Sometimes when you’re setting your marketing strategy, it’s good to step outside the box. Sometimes it’s even better to climb on top of as you wave your hands in the air and scream, “HEY YOU! YEAH YOU!! OVER HERE!!!” At the end of the day, advertising is all about getting a target audience’s attention, plain and simple, and that’s where a strategy known as guerilla marketing comes in. No, this has nothing to do with our furry friends living in lush jungles abroad. Today, what we’re talking about is guerilla marketing, a technique that’s becoming the go-to strategy for creating the one buzzword marketers covet the most, content creation that goes viral. Will Keaton of Investopedia defines guerilla marketing as,
“Guerrilla marketing is a marketing tactic in which a company uses surprise and/or unconventional interactions in order to promote a product or service. Guerrilla marketing is different than traditional marketing in that it often relies on personal interaction, has a smaller budget, and focuses on smaller groups of promoters that are responsible for getting the word out in a particular location rather than through widespread media campaigns.”
Guerilla marketing is typically anything but conventional, and for years companies and brands have tried to execute outside-the-box campaigns that grab the attention of a few so that they might share it with the masses. In our next article, we’ll take a look at some examples from brands that have creatively executed guerilla marketing campaigns to further their audience reach, but for today let’s introduce the principles of this tactic using a singular person as our example.
Take It to the Bank…sy
Guerilla marketing can take many forms and isn’t always about simply selling a product. Sometimes it can be used to promote a brand, or in even more rare cases, be the brand itself. Enter Banksy. This UK-based graffiti maestro with over 6.4 Instagram followers has become one of the world’s most recognized artists even if no one knows who he/she truly is or what they look like. For more than two decades, Banksy has left their mark on a variety of public surfaces throughout the world all while cloaked in a shroud of mystery. From major cities to small towns, they have created an artistic brand on par with the Warhol’s and Basquiat’s of the world all while maintaining complete anonymity in the process. Let’s take a look at one of Banksy’s most infamous acts, itself a perfect example of guerilla advertising.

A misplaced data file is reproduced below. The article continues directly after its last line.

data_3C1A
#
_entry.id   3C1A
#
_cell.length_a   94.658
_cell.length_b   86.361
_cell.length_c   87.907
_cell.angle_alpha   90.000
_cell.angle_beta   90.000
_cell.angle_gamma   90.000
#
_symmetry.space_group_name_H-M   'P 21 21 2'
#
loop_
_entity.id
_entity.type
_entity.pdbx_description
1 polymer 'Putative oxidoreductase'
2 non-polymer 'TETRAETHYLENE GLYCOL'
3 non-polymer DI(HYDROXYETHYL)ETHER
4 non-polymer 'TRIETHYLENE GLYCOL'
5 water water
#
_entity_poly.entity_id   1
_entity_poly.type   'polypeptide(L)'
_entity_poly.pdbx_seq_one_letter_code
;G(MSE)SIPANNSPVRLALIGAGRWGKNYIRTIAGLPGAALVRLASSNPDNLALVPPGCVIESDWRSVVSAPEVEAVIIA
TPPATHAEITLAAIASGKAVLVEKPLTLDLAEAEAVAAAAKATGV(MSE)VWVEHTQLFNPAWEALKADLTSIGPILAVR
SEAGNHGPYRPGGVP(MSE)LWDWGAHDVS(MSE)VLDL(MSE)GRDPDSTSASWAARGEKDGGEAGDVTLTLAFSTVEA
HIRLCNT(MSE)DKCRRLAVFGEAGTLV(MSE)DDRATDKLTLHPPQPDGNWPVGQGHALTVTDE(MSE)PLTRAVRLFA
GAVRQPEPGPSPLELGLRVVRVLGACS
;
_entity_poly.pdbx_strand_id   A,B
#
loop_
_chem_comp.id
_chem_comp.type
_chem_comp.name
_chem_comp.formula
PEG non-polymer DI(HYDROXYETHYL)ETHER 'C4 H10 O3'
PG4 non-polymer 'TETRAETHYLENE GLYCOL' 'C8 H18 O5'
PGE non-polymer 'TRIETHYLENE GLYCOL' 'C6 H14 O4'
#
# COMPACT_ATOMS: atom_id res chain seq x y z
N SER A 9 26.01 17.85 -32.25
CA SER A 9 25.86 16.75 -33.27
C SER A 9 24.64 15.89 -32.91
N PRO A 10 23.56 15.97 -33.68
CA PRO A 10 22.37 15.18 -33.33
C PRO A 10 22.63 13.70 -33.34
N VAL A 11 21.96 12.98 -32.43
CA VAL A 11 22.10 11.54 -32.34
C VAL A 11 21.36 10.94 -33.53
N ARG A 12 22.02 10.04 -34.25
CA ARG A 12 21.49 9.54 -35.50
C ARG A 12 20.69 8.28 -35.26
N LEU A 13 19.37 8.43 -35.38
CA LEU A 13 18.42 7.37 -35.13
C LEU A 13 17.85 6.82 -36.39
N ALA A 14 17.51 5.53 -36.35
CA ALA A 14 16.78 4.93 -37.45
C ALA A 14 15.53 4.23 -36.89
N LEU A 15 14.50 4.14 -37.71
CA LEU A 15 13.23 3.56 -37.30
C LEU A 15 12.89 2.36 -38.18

On October 5th, 2018, world-famous auction house Sotheby’s was set to auction off the Banksy piece Girl with Balloon. The original work of art was appraised at somewhere between $258,000 and $386,000 prior to the auction’s start. By the time gavel met whatever the thing a gavel is supposed to meet with when it makes that “sold” sound, Girl with Balloon had sold for £860,000 or around US $1.06 million. This wouldn’t be the only surprise of the night, however. A mere seconds after the auction ended, Banksy, apparently sitting in the crowd that night to the knowledge of no one, pressed a button on a small handheld remote sending the piece of artwork from protective frame to violent shredding. The looks that night on the audience’s faces ranged from shocked to horrified to amused beyond belief. A million dollars had just been torn into pieces right in front of their eyes in a singular act which blended art and commentary into one defining moment. While the crowd that night most likely topped out in the lower-hundreds, the video itself garnered widespread attention almost instantly. Less than a year later, the top two search results for the event on YouTube have nearly 9 million views combined. In fact, the bombastic nature of the act and the attention that it garnered led many to speculate that this shredded piece of parchment was likely now worth closer to £2,000,000 (US $2.46 million) than the £860k it sold for mere moments prior. Put that return on your investment in your 401k portfolio and smoke it. A day after the event, the artist posted a simple quote on his Instagram account to sum up the events of the day prior, “The urge to destroy is also a creative urge – Picasso.”
What Banksy achieved that night, social commentary aside, was what every marketer strives for when conceptualizing a guerilla marketing campaign: effectively reach a small audience, have said audience share your content and finally, have that content shared millions of times over without another penny (or pence in this case) being spent. It’s aweing the few or the one so that they might reach the many…or the reverse Wrath of Kahn as I like to call it. Banksy has made a career not by showing his work in massive galleries or printing it off on t-shirts for the masses, rather, he has produced his pieces in obscure spots where the organic nature of sharing has allowed them to be spread to the world. When he couples his mysterious persona with acts like the one that took place at Sotheby’s that night in October 2018, he creates an irresistible curiosity that’s impossible to ignore, art connoisseur or not. Come back next week when we’ll look at some inspiring examples of what a guerilla marketing campaign can be.